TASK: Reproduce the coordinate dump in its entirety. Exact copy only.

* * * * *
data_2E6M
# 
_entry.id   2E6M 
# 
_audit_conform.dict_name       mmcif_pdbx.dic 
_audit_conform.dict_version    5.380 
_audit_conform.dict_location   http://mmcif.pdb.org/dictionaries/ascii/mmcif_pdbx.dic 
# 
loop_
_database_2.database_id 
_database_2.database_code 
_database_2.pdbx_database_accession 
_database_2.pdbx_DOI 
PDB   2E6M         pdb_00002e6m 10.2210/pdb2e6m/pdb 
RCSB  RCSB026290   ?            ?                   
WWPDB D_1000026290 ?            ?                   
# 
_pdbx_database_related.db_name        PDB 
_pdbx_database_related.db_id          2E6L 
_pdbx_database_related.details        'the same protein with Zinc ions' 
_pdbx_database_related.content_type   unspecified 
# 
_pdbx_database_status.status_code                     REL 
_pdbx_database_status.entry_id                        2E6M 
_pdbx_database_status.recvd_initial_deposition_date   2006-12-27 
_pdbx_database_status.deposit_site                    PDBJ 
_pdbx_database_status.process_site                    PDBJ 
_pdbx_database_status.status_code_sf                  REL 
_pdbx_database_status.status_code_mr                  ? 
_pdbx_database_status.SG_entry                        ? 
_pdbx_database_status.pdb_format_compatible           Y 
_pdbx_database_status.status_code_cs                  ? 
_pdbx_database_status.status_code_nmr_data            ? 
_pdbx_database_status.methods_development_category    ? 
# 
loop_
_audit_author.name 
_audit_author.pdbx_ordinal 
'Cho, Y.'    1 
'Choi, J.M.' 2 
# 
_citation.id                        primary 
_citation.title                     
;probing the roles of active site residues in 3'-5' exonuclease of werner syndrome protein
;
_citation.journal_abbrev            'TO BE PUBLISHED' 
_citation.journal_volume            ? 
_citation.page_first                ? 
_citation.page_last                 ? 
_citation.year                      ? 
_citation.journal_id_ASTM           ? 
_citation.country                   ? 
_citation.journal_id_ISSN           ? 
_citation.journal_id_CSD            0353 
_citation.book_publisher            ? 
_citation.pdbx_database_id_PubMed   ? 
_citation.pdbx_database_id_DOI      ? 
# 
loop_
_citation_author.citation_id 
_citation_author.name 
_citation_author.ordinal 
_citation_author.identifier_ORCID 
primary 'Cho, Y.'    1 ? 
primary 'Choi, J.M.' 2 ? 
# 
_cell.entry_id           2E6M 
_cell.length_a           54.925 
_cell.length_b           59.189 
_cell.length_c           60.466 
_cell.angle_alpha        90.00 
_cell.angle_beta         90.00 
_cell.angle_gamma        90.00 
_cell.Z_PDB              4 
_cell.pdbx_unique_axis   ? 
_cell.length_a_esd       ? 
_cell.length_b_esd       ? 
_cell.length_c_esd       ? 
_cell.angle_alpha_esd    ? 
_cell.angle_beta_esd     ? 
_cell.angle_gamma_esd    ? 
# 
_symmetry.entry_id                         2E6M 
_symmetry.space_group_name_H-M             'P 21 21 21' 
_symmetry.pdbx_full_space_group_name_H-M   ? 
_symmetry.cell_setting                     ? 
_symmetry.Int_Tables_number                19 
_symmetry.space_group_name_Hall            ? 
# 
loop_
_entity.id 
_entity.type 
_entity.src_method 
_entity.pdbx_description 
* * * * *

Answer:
data_2E6M
# 
_entry.id   2E6M 
# 
_audit_conform.dict_name       mmcif_pdbx.dic 
_audit_conform.dict_version    5.380 
_audit_conform.dict_location   http://mmcif.pdb.org/dictionaries/ascii/mmcif_pdbx.dic 
# 
loop_
_database_2.database_id 
_database_2.database_code 
_database_2.pdbx_database_accession 
_database_2.pdbx_DOI 
PDB   2E6M         pdb_00002e6m 10.2210/pdb2e6m/pdb 
RCSB  RCSB026290   ?            ?                   
WWPDB D_1000026290 ?            ?                   
# 
_pdbx_database_related.db_name        PDB 
_pdbx_database_related.db_id          2E6L 
_pdbx_database_related.details        'the same protein with Zinc ions' 
_pdbx_database_related.content_type   unspecified 
# 
_pdbx_database_status.status_code                     REL 
_pdbx_database_status.entry_id                        2E6M 
_pdbx_database_status.recvd_initial_deposition_date   2006-12-27 
_pdbx_database_status.deposit_site                    PDBJ 
_pdbx_database_status.process_site                    PDBJ 
_pdbx_database_status.status_code_sf                  REL 
_pdbx_database_status.status_code_mr                  ? 
_pdbx_database_status.SG_entry                        ? 
_pdbx_database_status.pdb_format_compatible           Y 
_pdbx_database_status.status_code_cs                  ? 
_pdbx_database_status.status_code_nmr_data            ? 
_pdbx_database_status.methods_development_category    ? 
# 
loop_
_audit_author.name 
_audit_author.pdbx_ordinal 
'Cho, Y.'    1 
'Choi, J.M.' 2 
# 
_citation.id                        primary 
_citation.title                     
;probing the roles of active site residues in 3'-5' exonuclease of werner syndrome protein
;
_citation.journal_abbrev            'TO BE PUBLISHED' 
_citation.journal_volume            ? 
_citation.page_first                ? 
_citation.page_last                 ? 
_citation.year                      ? 
_citation.journal_id_ASTM           ? 
_citation.country                   ? 
_citation.journal_id_ISSN           ? 
_citation.journal_id_CSD            0353 
_citation.book_publisher            ? 
_citation.pdbx_database_id_PubMed   ? 
_citation.pdbx_database_id_DOI      ? 
# 
loop_
_citation_author.citation_id 
_citation_author.name 
_citation_author.ordinal 
_citation_author.identifier_ORCID 
primary 'Cho, Y.'    1 ? 
primary 'Choi, J.M.' 2 ? 
# 
_cell.entry_id           2E6M 
_cell.length_a           54.925 
_cell.length_b           59.189 
_cell.length_c           60.466 
_cell.angle_alpha        90.00 
_cell.angle_beta         90.00 
_cell.angle_gamma        90.00 
_cell.Z_PDB              4 
_cell.pdbx_unique_axis   ? 
_cell.length_a_esd       ? 
_cell.length_b_esd       ? 
_cell.length_c_esd       ? 
_cell.angle_alpha_esd    ? 
_cell.angle_beta_esd     ? 
_cell.angle_gamma_esd    ? 
# 
_symmetry.entry_id                         2E6M 
_symmetry.space_group_name_H-M             'P 21 21 21' 
_symmetry.pdbx_full_space_group_name_H-M   ? 
_symmetry.cell_setting                     ? 
_symmetry.Int_Tables_number                19 
_symmetry.space_group_name_Hall            ? 
# 
loop_
_entity.id 
_entity.type 
_entity.src_method 
_entity.pdbx_description 